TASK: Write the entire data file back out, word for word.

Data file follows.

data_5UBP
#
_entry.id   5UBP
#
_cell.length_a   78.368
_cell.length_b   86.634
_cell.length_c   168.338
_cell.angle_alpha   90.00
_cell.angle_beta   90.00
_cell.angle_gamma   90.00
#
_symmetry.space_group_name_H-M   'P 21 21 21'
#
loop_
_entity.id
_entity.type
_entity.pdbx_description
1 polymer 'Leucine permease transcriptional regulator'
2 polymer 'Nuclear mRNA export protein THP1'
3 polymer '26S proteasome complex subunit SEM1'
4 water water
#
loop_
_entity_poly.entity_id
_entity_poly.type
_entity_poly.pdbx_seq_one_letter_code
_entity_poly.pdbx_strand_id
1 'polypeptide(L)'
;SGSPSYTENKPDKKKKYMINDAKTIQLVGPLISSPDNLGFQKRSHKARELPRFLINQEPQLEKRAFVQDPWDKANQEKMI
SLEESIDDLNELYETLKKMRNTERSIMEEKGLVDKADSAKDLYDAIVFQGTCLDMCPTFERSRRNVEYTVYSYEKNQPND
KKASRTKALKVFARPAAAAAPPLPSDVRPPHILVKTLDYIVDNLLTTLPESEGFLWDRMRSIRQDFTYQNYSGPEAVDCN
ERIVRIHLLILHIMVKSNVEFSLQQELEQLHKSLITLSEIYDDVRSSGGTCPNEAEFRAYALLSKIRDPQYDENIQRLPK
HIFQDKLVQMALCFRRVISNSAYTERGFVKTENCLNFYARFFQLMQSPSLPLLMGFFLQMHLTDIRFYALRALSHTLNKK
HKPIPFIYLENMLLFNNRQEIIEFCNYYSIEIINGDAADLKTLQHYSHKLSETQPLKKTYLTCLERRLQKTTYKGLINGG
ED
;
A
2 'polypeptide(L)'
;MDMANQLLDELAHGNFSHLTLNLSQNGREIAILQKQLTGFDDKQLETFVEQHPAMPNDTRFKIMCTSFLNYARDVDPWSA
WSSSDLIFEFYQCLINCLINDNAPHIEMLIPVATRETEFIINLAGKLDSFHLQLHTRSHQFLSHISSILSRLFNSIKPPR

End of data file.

data_5UBP
#
_entry.id   5UBP
#
_cell.length_a   78.368
_cell.length_b   86.634
_cell.length_c   168.338
_cell.angle_alpha   90.00
_cell.angle_beta   90.00
_cell.angle_gamma   90.00
#
_symmetry.space_group_name_H-M   'P 21 21 21'
#
loop_
_entity.id
_entity.type
_entity.pdbx_description
1 polymer 'Leucine permease transcriptional regulator'
2 polymer 'Nuclear mRNA export protein THP1'
3 polymer '26S proteasome complex subunit SEM1'
4 water water
#
loop_
_entity_poly.entity_id
_entity_poly.type
_entity_poly.pdbx_seq_one_letter_code
_entity_poly.pdbx_strand_id
1 'polypeptide(L)'
;SGSPSYTENKPDKKKKYMINDAKTIQLVGPLISSPDNLGFQKRSHKARELPRFLINQEPQLEKRAFVQDPWDKANQEKMI
SLEESIDDLNELYETLKKMRNTERSIMEEKGLVDKADSAKDLYDAIVFQGTCLDMCPTFERSRRNVEYTVYSYEKNQPND
KKASRTKALKVFARPAAAAAPPLPSDVRPPHILVKTLDYIVDNLLTTLPESEGFLWDRMRSIRQDFTYQNYSGPEAVDCN
ERIVRIHLLILHIMVKSNVEFSLQQELEQLHKSLITLSEIYDDVRSSGGTCPNEAEFRAYALLSKIRDPQYDENIQRLPK
HIFQDKLVQMALCFRRVISNSAYTERGFVKTENCLNFYARFFQLMQSPSLPLLMGFFLQMHLTDIRFYALRALSHTLNKK
HKPIPFIYLENMLLFNNRQEIIEFCNYYSIEIINGDAADLKTLQHYSHKLSETQPLKKTYLTCLERRLQKTTYKGLINGG
ED
;
A
2 'polypeptide(L)'
;MDMANQLLDELAHGNFSHLTLNLSQNGREIAILQKQLTGFDDKQLETFVEQHPAMPNDTRFKIMCTSFLNYARDVDPWSA
WSSSDLIFEFYQCLINCLINDNAPHIEMLIPVATRETEFIINLAGKLDSFHLQLHTRSHQFLSHISSILSRLFNSIKPPR